Documentary Funding Award runner-up Adam James Smith on the enticing fantasy of “Americaville” and how he stumbled upon the town
Adam James Smith, director of “Americaville” and runner-up of our 2016 Funding Award, speaks to Megan O’Hara about stumbling across China’s very own American replica town, what his documentary reveals about Chinese and American identity, and essential tips for documentary filmmakers looking to apply for our 2017 Funding Award.
What first drew you to docs?
I think documentary is for me a combination of many things that I’m really interested in, such as travelling the world, meeting new people, and storytelling. I enjoy the refinement process, taking the chaos of the rough footage and editing it into a story, something that people can understand and relate to and that can reach people all over the world. So I decided that after finishing my undergraduate degree in Fine Art, that I would continue with graduate study in documentary filmmaking at Stanford University.
How did you meet the people that were in Americaville? Where did you make the first connections?
I’d been going to China for many years and had a friend who told me about this Wild West theme park in the north of China that they’d visited 10 years ago. I googled ‘cowboy theme park’ and I found that there was one in China, but that it had recently closed down.
There was this other place that popped up, and it was a replica of Jackson Hole, Wyoming, so I looked in to it. It just so happened that I was visiting Beijing, and I ended up hiring a car and driving up there with a couple of my friends. Then when we reached the entrance we persuaded the security guards to let us in.
When we got out of our car to take some shots, the head of the community Liu Xiangshang was on his afternoon walk. We explained to him that I’m a filmmaker and I’m really interested in his town, and we found him really open to having his community filmed. So I moved out there for 3 months and spent a few weeks following people, focusing on 3 or 4 people that I thought were most interesting. I was looking for people that could represent that fantasy of Jackson Hole and who were really enthusiastic about attempting to live an American-style life there.
Was it awkward in the beginning when you were filming them?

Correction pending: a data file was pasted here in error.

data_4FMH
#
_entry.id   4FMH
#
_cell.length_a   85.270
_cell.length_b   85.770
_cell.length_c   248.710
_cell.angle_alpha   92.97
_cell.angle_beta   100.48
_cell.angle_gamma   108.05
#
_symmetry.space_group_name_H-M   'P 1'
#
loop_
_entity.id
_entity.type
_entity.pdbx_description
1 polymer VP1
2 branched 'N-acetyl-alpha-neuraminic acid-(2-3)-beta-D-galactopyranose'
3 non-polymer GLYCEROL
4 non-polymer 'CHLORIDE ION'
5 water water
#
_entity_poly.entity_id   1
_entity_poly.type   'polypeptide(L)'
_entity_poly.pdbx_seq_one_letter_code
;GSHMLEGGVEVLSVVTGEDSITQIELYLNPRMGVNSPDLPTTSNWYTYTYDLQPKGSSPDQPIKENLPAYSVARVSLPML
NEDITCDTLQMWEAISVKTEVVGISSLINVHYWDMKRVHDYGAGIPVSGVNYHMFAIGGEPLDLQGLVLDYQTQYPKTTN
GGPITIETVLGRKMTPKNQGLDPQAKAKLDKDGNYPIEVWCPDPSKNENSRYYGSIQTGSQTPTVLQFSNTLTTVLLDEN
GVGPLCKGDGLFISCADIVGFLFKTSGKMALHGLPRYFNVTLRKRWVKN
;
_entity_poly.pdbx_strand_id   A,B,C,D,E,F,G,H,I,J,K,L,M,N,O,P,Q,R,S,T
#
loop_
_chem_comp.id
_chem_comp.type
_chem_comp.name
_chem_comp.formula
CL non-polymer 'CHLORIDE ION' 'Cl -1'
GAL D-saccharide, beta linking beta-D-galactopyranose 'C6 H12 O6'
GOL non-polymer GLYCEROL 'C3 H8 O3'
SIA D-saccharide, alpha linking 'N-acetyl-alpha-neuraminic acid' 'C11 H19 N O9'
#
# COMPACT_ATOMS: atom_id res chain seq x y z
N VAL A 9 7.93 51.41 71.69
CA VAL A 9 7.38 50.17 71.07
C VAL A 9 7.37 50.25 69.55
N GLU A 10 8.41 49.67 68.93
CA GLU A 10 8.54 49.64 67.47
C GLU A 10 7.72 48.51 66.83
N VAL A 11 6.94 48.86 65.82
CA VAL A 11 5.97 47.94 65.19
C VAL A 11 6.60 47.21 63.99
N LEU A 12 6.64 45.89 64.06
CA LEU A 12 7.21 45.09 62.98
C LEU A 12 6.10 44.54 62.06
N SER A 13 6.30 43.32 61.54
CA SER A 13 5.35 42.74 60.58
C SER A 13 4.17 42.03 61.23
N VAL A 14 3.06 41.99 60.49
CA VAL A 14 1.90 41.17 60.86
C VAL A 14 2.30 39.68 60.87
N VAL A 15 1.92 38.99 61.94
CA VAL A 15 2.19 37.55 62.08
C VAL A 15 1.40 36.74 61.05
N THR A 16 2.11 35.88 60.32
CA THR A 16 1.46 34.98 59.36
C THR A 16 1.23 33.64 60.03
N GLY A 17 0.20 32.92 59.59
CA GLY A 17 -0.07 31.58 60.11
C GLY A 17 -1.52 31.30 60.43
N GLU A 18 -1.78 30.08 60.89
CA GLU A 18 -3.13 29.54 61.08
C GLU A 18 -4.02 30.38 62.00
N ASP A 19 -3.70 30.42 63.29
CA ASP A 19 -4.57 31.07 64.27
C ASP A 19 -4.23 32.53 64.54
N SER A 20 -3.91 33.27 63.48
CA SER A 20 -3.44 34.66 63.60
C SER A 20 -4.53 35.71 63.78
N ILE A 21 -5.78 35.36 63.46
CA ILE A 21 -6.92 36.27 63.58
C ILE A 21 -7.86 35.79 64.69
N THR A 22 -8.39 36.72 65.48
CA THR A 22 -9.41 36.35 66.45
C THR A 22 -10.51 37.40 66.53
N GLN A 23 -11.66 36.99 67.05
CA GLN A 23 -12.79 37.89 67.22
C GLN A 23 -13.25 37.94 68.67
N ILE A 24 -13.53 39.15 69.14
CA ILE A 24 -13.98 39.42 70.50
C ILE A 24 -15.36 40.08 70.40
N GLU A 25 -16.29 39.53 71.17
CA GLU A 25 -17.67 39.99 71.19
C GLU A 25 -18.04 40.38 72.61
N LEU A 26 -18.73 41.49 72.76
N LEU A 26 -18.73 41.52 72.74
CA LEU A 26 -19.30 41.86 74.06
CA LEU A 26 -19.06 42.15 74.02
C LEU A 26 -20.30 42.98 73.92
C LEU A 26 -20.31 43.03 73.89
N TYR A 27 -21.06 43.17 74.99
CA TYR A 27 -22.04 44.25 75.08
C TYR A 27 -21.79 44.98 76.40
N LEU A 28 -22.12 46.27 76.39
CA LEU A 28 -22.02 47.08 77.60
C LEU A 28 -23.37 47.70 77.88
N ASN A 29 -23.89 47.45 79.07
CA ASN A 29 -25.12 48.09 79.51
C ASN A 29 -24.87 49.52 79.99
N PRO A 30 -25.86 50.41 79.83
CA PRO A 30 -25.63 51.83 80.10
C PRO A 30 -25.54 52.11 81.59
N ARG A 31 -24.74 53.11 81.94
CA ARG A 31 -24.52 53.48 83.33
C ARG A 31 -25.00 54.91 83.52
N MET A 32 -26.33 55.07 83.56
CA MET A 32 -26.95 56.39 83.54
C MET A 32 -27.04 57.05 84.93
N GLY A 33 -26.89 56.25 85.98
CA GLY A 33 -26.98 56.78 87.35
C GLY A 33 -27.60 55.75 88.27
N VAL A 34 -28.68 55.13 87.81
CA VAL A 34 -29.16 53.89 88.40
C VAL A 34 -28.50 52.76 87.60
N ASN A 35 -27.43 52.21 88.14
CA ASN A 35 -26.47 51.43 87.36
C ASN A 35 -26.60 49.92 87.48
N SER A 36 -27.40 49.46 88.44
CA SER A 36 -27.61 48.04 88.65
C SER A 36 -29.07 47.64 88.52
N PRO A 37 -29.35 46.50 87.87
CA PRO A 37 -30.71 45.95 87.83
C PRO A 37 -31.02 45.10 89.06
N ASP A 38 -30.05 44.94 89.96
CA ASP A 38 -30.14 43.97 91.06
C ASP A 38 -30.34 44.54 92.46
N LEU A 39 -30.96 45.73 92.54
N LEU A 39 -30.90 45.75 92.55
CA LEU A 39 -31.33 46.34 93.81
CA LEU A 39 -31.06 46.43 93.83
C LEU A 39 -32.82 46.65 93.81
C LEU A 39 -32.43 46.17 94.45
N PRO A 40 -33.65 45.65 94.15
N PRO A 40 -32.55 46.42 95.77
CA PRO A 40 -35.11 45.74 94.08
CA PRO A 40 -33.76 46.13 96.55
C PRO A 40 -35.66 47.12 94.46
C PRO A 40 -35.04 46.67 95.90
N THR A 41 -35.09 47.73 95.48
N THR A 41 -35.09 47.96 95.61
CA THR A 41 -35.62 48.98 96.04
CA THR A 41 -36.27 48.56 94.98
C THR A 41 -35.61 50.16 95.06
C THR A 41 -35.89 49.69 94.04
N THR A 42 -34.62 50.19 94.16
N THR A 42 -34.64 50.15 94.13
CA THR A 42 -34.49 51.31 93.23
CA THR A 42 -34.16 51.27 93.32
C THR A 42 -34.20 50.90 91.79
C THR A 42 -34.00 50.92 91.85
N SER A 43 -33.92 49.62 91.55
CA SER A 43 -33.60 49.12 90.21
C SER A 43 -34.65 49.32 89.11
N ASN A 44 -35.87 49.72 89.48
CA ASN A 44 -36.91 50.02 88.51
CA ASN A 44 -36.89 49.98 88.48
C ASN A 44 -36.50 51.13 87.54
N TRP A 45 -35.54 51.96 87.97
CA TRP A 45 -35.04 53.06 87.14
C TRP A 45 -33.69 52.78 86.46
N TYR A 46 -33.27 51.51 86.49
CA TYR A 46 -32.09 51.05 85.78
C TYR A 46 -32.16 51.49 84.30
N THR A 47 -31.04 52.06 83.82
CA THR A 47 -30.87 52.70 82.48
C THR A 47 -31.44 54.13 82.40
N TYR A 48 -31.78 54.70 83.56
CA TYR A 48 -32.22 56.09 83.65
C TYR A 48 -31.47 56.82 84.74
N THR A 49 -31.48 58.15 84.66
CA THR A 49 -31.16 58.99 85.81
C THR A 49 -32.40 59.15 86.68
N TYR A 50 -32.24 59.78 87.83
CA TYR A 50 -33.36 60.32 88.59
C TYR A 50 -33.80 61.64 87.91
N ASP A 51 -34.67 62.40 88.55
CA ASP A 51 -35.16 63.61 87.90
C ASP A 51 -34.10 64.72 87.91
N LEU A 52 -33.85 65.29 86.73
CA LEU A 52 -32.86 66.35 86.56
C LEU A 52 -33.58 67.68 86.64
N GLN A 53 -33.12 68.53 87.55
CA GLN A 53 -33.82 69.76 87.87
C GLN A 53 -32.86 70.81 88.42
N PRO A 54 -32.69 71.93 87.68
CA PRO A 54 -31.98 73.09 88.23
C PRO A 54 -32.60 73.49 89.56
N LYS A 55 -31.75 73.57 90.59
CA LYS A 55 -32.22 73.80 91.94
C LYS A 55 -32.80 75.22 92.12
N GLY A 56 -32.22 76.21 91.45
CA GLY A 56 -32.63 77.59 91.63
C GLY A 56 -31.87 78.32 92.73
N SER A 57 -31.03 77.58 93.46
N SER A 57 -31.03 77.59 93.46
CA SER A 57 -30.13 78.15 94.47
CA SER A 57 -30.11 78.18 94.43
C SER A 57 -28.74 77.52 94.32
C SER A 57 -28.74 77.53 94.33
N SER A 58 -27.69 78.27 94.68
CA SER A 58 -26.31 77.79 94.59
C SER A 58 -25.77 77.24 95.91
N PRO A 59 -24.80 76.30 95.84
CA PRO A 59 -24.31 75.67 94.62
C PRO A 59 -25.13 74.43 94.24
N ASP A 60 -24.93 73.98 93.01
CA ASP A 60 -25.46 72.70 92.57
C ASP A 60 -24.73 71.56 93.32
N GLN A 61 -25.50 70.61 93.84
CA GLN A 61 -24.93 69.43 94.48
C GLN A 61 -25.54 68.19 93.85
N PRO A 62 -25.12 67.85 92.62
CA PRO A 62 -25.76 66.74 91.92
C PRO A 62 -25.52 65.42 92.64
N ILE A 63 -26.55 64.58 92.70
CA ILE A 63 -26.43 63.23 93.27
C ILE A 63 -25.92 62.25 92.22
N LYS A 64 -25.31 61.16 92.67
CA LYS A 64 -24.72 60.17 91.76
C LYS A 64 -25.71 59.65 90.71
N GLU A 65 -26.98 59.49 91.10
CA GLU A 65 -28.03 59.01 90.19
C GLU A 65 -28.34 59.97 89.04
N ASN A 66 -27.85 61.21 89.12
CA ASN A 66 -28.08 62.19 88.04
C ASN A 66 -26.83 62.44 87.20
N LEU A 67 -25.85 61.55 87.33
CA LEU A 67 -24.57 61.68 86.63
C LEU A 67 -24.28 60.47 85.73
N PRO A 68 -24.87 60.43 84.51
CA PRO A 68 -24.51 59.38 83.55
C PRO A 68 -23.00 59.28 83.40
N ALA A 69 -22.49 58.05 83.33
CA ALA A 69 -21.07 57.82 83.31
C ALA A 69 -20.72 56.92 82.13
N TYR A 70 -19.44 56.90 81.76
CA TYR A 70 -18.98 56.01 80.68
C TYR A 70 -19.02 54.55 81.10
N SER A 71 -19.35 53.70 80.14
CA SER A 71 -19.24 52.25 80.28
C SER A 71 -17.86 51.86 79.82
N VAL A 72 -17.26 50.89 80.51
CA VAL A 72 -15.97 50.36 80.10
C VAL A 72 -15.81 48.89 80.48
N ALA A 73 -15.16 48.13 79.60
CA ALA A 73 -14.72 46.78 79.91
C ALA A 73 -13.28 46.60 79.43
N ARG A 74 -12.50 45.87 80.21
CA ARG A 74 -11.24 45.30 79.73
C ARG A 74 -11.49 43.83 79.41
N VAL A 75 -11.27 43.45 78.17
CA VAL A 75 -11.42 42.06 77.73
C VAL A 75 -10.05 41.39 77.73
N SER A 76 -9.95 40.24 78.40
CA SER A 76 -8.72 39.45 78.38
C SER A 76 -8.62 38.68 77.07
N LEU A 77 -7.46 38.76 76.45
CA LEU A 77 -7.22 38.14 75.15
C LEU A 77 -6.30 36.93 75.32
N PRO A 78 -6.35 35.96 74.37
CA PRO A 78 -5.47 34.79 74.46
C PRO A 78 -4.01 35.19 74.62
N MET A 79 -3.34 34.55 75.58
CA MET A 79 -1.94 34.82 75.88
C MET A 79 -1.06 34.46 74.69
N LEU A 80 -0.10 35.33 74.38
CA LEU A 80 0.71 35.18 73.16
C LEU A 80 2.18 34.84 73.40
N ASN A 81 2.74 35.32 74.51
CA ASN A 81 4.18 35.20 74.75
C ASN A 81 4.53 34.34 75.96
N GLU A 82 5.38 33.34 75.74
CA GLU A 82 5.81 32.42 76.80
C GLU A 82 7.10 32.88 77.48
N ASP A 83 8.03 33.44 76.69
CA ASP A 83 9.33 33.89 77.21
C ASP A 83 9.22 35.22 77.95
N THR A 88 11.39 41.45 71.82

It got more awkward later on. I have a bit of experience in China and I know that in order to get people to collaborate with you, you have to build trust with them, and in order to gain
that trust you can’t just jump in at the deep end and start shooting sensitive scenes, of them arguing with family, for example. You have to ease in, start by shooting them making coffee, walking their dog, maybe a short interview talking about what they like about Jackson Hole and why they felt compelled to buy a house there. Then gradually as you’re building trust you start to ask if you can shoot more sensitive scenes – those scenes of them when they’re not at their best, and I think that’s when it becomes a bit more awkward.
The film touches on Chinese identity Has there been any moment where as a ‘Westerner’ you’ve experienced any difficulties, either practical or emotional?
It’s been such an interesting place to film in because yes it’s China, but in many ways it’s not. In a way they are trying to be something other than being Chinese. When I went there to make this film, they treated me as an ‘authentic white person’. I don’t want to say that they are trying to be white, but their vision of America is white 1950s Hollywood. It’s not Harlem, it’s not Miami. They are attempting to replicate small town white America. They knew I was English and that I’d lived in the US before, and they looked at me like ‘yes, he gets this, he’s on board with this too. This is all familiar to him.’